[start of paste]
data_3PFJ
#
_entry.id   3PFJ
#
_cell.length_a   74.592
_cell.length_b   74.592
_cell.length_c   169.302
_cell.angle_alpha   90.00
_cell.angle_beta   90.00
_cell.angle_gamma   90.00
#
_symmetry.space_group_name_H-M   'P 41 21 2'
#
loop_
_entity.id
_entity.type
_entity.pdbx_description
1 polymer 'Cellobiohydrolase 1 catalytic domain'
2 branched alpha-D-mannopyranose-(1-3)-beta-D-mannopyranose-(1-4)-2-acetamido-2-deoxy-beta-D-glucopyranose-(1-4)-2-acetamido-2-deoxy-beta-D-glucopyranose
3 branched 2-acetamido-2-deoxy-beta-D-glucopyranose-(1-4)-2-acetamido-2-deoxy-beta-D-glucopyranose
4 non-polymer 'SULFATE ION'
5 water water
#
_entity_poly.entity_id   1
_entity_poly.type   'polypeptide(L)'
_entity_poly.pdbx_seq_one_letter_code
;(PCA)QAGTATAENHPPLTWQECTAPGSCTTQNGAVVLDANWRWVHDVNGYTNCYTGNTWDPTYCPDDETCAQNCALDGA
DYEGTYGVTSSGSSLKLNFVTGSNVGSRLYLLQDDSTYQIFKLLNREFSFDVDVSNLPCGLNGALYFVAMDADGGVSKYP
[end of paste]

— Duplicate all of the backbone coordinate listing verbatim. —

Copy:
data_3PFJ
#
_entry.id   3PFJ
#
_cell.length_a   74.592
_cell.length_b   74.592
_cell.length_c   169.302
_cell.angle_alpha   90.00
_cell.angle_beta   90.00
_cell.angle_gamma   90.00
#
_symmetry.space_group_name_H-M   'P 41 21 2'
#
loop_
_entity.id
_entity.type
_entity.pdbx_description
1 polymer 'Cellobiohydrolase 1 catalytic domain'
2 branched alpha-D-mannopyranose-(1-3)-beta-D-mannopyranose-(1-4)-2-acetamido-2-deoxy-beta-D-glucopyranose-(1-4)-2-acetamido-2-deoxy-beta-D-glucopyranose
3 branched 2-acetamido-2-deoxy-beta-D-glucopyranose-(1-4)-2-acetamido-2-deoxy-beta-D-glucopyranose
4 non-polymer 'SULFATE ION'
5 water water
#
_entity_poly.entity_id   1
_entity_poly.type   'polypeptide(L)'
_entity_poly.pdbx_seq_one_letter_code
;(PCA)QAGTATAENHPPLTWQECTAPGSCTTQNGAVVLDANWRWVHDVNGYTNCYTGNTWDPTYCPDDETCAQNCALDGA
DYEGTYGVTSSGSSLKLNFVTGSNVGSRLYLLQDDSTYQIFKLLNREFSFDVDVSNLPCGLNGALYFVAMDADGGVSKYP